14 July 2010

Books, books and more books: food for kids

I got sent a cookbook from the nice people at Little Dish the other day. I have to confess, I'd not heard about them before, probably because (a) M has long since left the days of toddlerdom behind at the grand old age of almost 5 and (b) I've never really gone down the route of ready meals, either for children or grown ups (although fruit purees have been a good lunchbox standby for a long time).

But I'm very glad they did send me the book - the Little Dish Favourites Cookbook - because it's one of the best children's cookbooks I've read for a while. It's that rare beast - a cookbook that has
  • recipes aimed at kids, which the whole family will enjoy
  • recipes that kids can help to make, that aren't just fairy cakes or chocolate cornflakes
The book doesn't have huge numbers of recipes - there's just over 60 - but the ones it does have are simple and easy to understand. Most importantly of all, they're the sort of easy, comforting food that it's a pleasure to make at the end of a long day of chasing about. There's some nice purees and things for early eaters, although if you want an enormous range of combinations you really need the guru herself, Annabel Karmel.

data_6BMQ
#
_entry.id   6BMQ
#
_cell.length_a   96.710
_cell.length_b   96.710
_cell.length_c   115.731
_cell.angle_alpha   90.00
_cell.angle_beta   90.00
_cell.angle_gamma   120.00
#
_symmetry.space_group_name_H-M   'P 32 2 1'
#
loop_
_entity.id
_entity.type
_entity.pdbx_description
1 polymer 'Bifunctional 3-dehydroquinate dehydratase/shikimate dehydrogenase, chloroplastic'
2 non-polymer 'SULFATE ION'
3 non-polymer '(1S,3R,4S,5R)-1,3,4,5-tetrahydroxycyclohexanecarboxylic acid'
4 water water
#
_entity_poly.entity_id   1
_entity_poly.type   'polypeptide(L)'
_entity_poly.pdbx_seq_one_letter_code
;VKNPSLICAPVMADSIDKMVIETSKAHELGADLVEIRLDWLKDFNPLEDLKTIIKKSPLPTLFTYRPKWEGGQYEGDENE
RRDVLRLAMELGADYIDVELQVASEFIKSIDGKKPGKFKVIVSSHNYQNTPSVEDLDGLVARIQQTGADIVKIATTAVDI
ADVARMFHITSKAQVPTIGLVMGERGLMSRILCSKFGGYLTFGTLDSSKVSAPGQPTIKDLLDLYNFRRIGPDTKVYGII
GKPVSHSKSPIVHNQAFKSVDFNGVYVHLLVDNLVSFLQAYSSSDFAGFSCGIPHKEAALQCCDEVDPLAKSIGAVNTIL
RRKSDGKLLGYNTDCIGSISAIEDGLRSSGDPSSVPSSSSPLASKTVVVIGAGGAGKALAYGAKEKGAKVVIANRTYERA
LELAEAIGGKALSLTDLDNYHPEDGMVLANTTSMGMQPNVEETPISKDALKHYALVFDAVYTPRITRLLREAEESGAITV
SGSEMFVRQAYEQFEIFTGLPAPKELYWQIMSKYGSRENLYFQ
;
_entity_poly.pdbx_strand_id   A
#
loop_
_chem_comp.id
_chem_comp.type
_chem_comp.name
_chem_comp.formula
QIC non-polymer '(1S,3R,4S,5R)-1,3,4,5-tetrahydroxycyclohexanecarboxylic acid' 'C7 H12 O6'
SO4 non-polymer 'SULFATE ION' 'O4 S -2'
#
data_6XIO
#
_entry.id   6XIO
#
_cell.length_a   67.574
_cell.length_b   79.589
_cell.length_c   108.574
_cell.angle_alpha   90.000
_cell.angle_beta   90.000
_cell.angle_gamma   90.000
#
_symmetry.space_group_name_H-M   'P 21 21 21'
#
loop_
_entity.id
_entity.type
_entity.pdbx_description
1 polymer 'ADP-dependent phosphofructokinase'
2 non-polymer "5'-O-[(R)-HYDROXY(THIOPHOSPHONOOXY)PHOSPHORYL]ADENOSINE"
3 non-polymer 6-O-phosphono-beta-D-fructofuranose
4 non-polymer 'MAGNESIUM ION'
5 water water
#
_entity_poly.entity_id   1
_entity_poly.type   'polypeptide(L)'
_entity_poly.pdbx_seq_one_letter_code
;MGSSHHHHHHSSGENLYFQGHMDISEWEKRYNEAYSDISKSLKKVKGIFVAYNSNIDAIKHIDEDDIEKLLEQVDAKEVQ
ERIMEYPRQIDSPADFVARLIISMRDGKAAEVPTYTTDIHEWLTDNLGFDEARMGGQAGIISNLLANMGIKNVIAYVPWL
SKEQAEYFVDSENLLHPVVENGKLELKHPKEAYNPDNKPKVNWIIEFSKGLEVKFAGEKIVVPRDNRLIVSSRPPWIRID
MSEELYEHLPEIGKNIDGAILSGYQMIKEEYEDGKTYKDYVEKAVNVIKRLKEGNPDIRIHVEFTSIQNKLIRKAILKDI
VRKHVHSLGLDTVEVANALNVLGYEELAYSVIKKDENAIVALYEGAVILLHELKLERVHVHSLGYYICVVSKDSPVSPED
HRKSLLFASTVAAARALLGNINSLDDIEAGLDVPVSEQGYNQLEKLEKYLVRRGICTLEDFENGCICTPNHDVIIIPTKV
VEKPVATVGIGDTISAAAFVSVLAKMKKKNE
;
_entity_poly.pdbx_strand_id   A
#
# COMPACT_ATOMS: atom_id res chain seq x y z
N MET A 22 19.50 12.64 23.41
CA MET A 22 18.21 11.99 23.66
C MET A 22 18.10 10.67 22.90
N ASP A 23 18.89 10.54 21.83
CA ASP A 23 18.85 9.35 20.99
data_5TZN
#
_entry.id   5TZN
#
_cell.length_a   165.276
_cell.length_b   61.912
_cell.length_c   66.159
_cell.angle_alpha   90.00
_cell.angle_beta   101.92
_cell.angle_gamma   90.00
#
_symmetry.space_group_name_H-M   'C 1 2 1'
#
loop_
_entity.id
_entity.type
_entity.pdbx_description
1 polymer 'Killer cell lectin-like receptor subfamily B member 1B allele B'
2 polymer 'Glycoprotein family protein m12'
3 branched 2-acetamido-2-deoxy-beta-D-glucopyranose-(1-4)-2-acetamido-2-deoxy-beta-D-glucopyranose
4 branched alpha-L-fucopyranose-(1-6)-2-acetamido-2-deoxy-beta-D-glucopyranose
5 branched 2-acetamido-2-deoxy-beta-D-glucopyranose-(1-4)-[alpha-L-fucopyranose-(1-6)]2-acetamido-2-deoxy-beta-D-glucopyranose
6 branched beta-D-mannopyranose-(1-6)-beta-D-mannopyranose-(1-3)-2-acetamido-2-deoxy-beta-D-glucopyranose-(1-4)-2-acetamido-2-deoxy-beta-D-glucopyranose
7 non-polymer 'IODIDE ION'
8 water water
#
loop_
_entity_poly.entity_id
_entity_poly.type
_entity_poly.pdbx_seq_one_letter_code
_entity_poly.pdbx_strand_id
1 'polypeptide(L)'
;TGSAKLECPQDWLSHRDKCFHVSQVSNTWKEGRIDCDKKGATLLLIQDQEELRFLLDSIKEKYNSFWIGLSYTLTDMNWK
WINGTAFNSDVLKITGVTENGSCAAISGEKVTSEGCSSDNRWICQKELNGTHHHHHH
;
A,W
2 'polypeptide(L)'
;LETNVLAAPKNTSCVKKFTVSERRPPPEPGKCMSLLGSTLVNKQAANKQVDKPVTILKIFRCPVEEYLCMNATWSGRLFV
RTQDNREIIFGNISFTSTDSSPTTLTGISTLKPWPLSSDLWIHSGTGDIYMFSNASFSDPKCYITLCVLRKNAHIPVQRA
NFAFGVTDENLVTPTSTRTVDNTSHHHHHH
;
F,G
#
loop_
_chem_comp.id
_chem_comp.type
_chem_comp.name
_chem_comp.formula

But then there's a whole section on family food - and here's where it scores really highly with me. I'm passionate about the whole family eating together (we do this every day with M - although I realise that we have it fairly easy just dealing with one child, rather than two or more). There's everything from staple Italian favourites like lasagne or meatballs, to some good vegetarian ideas like green pie. I like the way that each recipe tells you how many children/adults/family members it serves - and a lot of the recipes are easy enough that you can really get kids involved in cooking them.

The design's good - although I suspect that some people will find the lack of pictures of the food disconcerting (it doesn't bother me, but then I cook a lot, and have a fair idea of what things should look like at each stage). I do like the fact that it's a very user-friendly book - as well as a decent index, there's a great recipe planner at the back, which divides dishes up into:
  • simple, straightforward, slight degree of complexity
  • make ahead
  • freezes well
  • child participation
  • meal matchers (recipes that go well together)
All in all, it's a great book - and would make a good gift.

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